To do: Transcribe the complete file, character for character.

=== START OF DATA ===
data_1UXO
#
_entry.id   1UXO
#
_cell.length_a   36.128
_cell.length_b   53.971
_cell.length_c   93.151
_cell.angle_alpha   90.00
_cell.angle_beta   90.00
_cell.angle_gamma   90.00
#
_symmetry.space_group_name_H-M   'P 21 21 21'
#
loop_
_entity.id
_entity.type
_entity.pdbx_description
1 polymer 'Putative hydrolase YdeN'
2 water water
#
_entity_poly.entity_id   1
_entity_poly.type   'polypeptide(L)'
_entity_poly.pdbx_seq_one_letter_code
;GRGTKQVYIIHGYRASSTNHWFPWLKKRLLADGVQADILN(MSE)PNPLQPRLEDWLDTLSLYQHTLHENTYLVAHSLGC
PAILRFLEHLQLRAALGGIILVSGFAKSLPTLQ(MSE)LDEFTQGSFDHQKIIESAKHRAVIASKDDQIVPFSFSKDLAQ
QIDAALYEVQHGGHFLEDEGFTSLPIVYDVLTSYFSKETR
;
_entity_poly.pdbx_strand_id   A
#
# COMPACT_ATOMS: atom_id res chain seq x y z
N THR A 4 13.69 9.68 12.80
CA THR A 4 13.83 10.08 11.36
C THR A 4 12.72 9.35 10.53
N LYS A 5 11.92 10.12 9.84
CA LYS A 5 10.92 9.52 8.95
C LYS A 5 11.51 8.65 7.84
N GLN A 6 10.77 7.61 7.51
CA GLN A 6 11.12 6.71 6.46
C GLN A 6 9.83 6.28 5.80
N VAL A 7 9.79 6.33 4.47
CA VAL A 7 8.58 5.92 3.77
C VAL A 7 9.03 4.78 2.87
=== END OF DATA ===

data_1UXO
#
_entry.id   1UXO
#
_cell.length_a   36.128
_cell.length_b   53.971
_cell.length_c   93.151
_cell.angle_alpha   90.00
_cell.angle_beta   90.00
_cell.angle_gamma   90.00
#
_symmetry.space_group_name_H-M   'P 21 21 21'
#
loop_
_entity.id
_entity.type
_entity.pdbx_description
1 polymer 'Putative hydrolase YdeN'
2 water water
#
_entity_poly.entity_id   1
_entity_poly.type   'polypeptide(L)'
_entity_poly.pdbx_seq_one_letter_code
;GRGTKQVYIIHGYRASSTNHWFPWLKKRLLADGVQADILN(MSE)PNPLQPRLEDWLDTLSLYQHTLHENTYLVAHSLGC
PAILRFLEHLQLRAALGGIILVSGFAKSLPTLQ(MSE)LDEFTQGSFDHQKIIESAKHRAVIASKDDQIVPFSFSKDLAQ
QIDAALYEVQHGGHFLEDEGFTSLPIVYDVLTSYFSKETR
;
_entity_poly.pdbx_strand_id   A
#
# COMPACT_ATOMS: atom_id res chain seq x y z
N THR A 4 13.69 9.68 12.80
CA THR A 4 13.83 10.08 11.36
C THR A 4 12.72 9.35 10.53
N LYS A 5 11.92 10.12 9.84
CA LYS A 5 10.92 9.52 8.95
C LYS A 5 11.51 8.65 7.84
N GLN A 6 10.77 7.61 7.51
CA GLN A 6 11.12 6.71 6.46
C GLN A 6 9.83 6.28 5.80
N VAL A 7 9.79 6.33 4.47
CA VAL A 7 8.58 5.92 3.77
C VAL A 7 9.03 4.78 2.87